Most of the Lisp functions for reading text take an input stream as an argument. The input stream specifies where or how to get the characters of the text to be read. Here are the possible types of input stream:
The input characters are read from buffer, starting with the character directly after point. Point advances as characters are read.
The input characters are read from the buffer that marker is in, starting with the character directly after the marker. The marker position advances as characters are read. The value of point in the buffer has no effect when the stream is a marker.
The input characters are taken from string, starting at the first character in the string and using as many characters as required.
The input characters are generated by function, which must support two kinds of calls:
t used as a stream means that the input is read from the
minibuffer. In fact, the minibuffer is invoked once and the text
given by the user is made into a string that is then used as the
input stream. If Emacs is running in batch mode (see Batch Mode),
standard input is used instead of the minibuffer. For example,
(message "%s" (read t))
will in batch mode read a Lisp expression from standard input and print the result to standard output.
nil supplied as an input stream means to use the value of
standard-input instead; that value is the default input
stream, and must be a non-
nil input stream.
A symbol as input stream is equivalent to the symbol’s function definition (if any).
Here is an example of reading from a stream that is a buffer, showing where point is located before and after:
---------- Buffer: foo ---------- This∗ is the contents of foo. ---------- Buffer: foo ----------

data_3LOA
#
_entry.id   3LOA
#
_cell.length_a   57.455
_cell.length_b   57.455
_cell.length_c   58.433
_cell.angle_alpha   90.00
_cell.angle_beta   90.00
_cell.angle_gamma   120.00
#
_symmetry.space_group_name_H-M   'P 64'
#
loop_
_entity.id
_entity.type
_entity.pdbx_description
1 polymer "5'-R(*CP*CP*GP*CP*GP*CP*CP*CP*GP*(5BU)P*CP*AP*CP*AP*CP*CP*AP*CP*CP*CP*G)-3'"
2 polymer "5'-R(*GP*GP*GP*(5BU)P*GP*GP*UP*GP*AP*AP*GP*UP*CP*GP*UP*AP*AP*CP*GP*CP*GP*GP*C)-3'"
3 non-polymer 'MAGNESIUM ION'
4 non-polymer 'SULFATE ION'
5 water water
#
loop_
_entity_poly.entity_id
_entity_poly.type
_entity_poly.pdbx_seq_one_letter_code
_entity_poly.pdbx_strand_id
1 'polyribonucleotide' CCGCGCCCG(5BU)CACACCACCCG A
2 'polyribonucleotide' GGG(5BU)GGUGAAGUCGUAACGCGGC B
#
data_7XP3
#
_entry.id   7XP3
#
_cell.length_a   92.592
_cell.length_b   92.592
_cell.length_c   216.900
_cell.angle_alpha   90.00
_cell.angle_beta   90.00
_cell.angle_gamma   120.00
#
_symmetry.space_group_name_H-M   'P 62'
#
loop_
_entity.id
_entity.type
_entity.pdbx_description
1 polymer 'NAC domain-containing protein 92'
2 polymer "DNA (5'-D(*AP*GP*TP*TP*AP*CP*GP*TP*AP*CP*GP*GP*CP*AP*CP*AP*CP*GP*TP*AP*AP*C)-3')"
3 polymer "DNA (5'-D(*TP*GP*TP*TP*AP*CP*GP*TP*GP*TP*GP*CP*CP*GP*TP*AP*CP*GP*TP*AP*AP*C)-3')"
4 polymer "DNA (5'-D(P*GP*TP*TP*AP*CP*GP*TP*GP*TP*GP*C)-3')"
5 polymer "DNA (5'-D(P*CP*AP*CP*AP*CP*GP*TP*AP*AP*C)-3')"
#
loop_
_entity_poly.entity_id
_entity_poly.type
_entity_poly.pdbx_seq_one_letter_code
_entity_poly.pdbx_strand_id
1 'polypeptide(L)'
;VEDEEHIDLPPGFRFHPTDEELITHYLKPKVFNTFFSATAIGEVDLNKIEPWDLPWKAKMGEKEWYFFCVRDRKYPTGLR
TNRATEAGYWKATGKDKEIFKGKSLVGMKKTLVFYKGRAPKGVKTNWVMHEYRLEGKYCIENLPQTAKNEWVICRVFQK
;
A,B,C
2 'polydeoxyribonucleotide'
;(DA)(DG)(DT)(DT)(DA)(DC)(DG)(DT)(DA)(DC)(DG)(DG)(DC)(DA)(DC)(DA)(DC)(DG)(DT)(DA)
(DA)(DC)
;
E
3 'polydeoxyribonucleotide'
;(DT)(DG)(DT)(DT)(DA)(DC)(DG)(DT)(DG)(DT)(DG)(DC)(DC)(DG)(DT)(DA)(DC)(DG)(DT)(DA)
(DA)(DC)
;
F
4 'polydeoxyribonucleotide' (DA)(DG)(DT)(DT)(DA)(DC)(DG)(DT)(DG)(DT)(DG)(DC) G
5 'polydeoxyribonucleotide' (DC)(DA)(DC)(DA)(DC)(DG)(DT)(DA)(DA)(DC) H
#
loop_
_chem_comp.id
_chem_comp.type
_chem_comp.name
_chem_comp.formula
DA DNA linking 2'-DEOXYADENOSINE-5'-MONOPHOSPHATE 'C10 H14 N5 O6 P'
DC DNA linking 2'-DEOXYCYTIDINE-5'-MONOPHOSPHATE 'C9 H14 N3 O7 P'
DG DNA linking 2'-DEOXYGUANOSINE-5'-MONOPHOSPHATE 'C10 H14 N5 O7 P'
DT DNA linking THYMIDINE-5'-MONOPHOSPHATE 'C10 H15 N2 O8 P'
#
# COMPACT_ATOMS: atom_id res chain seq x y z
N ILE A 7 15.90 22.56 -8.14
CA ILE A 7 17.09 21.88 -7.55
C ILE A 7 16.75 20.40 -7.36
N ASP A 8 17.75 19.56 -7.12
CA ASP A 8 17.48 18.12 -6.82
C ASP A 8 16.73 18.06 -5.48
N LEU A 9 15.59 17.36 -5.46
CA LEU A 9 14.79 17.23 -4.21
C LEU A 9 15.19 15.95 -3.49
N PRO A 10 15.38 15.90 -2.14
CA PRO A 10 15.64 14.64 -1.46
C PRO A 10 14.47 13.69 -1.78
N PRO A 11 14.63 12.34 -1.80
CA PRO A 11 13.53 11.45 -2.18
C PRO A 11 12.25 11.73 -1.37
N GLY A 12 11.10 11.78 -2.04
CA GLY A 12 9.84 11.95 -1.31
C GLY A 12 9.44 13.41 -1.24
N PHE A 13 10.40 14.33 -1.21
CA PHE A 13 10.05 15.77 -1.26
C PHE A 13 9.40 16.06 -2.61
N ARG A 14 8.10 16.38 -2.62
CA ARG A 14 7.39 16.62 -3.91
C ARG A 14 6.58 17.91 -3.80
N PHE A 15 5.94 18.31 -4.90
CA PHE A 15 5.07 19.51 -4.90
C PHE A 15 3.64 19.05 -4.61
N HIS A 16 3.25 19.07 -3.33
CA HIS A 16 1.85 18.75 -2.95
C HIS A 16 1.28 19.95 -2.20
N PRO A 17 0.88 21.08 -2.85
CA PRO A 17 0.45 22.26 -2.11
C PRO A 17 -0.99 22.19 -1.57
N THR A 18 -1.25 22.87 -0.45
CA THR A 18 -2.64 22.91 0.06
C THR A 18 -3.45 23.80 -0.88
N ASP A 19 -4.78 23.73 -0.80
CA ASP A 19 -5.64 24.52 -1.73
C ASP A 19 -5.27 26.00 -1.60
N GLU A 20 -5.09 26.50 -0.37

(read (get-buffer "foo")) ⇒ is
(read (get-buffer "foo")) ⇒ the
---------- Buffer: foo ---------- This is the∗ contents of foo. ---------- Buffer: foo ----------
Note that the first read skips a space. Reading skips any amount of whitespace preceding the significant text.
Here is an example of reading from a stream that is a marker,
initially positioned at the beginning of the buffer shown. The value
read is the symbol
---------- Buffer: foo ---------- This is the contents of foo. ---------- Buffer: foo ----------
(setq m (set-marker (make-marker) 1 (get-buffer "foo"))) ⇒ #<marker at 1 in foo>
(read m) ⇒ This
m ⇒ #<marker at 5 in foo> ;; Before the first space.
Here we read from the contents of a string:
(read "(When in) the course") ⇒ (When in)
The following example reads from the minibuffer. The
prompt is: ‘Lisp expression: ’. (That is always the prompt
used when you read from the stream
t.) The user’s input is shown
following the prompt.
(read t) ⇒ 23 ---------- Buffer: Minibuffer ---------- Lisp expression: 23 RET ---------- Buffer: Minibuffer ----------
Finally, here is an example of a stream that is a function, named
useless-stream. Before we use the stream, we initialize the
useless-list to a list of characters. Then each call to
useless-stream obtains the next character in the list
or unreads a character by adding it to the front of the list.
(setq useless-list (append "XY()" nil)) ⇒ (88 89 40 41)
(defun useless-stream (&optional unread) (if unread (setq useless-list (cons unread useless-list)) (prog1 (car useless-list) (setq useless-list (cdr useless-list))))) ⇒ useless-stream
Now we read using the stream thus constructed:
(read 'useless-stream) ⇒ XY
useless-list ⇒ (40 41)
Note that the open and close parentheses remain in the list. The Lisp
reader encountered the open parenthesis, decided that it ended the
input, and unread it. Another attempt to read from the stream at this
point would read ‘()’ and return